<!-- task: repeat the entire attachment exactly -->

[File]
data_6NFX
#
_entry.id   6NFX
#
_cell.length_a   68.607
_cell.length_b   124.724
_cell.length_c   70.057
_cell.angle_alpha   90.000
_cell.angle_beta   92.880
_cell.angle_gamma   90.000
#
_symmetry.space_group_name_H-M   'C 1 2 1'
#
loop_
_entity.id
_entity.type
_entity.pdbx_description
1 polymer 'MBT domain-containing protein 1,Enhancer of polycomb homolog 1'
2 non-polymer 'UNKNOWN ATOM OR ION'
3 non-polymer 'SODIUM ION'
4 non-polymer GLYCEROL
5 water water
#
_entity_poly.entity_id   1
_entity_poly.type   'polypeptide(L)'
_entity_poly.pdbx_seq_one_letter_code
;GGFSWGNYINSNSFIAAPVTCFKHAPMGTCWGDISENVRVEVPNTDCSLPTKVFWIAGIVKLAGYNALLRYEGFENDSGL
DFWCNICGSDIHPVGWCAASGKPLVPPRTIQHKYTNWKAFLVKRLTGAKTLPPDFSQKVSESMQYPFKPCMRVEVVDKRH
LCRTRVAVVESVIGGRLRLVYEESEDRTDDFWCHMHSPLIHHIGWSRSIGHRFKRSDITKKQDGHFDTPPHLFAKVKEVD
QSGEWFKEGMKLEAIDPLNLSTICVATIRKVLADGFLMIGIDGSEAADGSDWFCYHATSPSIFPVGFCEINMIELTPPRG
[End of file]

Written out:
data_6NFX
#
_entry.id   6NFX
#
_cell.length_a   68.607
_cell.length_b   124.724
_cell.length_c   70.057
_cell.angle_alpha   90.000
_cell.angle_beta   92.880
_cell.angle_gamma   90.000
#
_symmetry.space_group_name_H-M   'C 1 2 1'
#
loop_
_entity.id
_entity.type
_entity.pdbx_description
1 polymer 'MBT domain-containing protein 1,Enhancer of polycomb homolog 1'
2 non-polymer 'UNKNOWN ATOM OR ION'
3 non-polymer 'SODIUM ION'
4 non-polymer GLYCEROL
5 water water
#
_entity_poly.entity_id   1
_entity_poly.type   'polypeptide(L)'
_entity_poly.pdbx_seq_one_letter_code
;GGFSWGNYINSNSFIAAPVTCFKHAPMGTCWGDISENVRVEVPNTDCSLPTKVFWIAGIVKLAGYNALLRYEGFENDSGL
DFWCNICGSDIHPVGWCAASGKPLVPPRTIQHKYTNWKAFLVKRLTGAKTLPPDFSQKVSESMQYPFKPCMRVEVVDKRH
LCRTRVAVVESVIGGRLRLVYEESEDRTDDFWCHMHSPLIHHIGWSRSIGHRFKRSDITKKQDGHFDTPPHLFAKVKEVD
QSGEWFKEGMKLEAIDPLNLSTICVATIRKVLADGFLMIGIDGSEAADGSDWFCYHATSPSIFPVGFCEINMIELTPPRG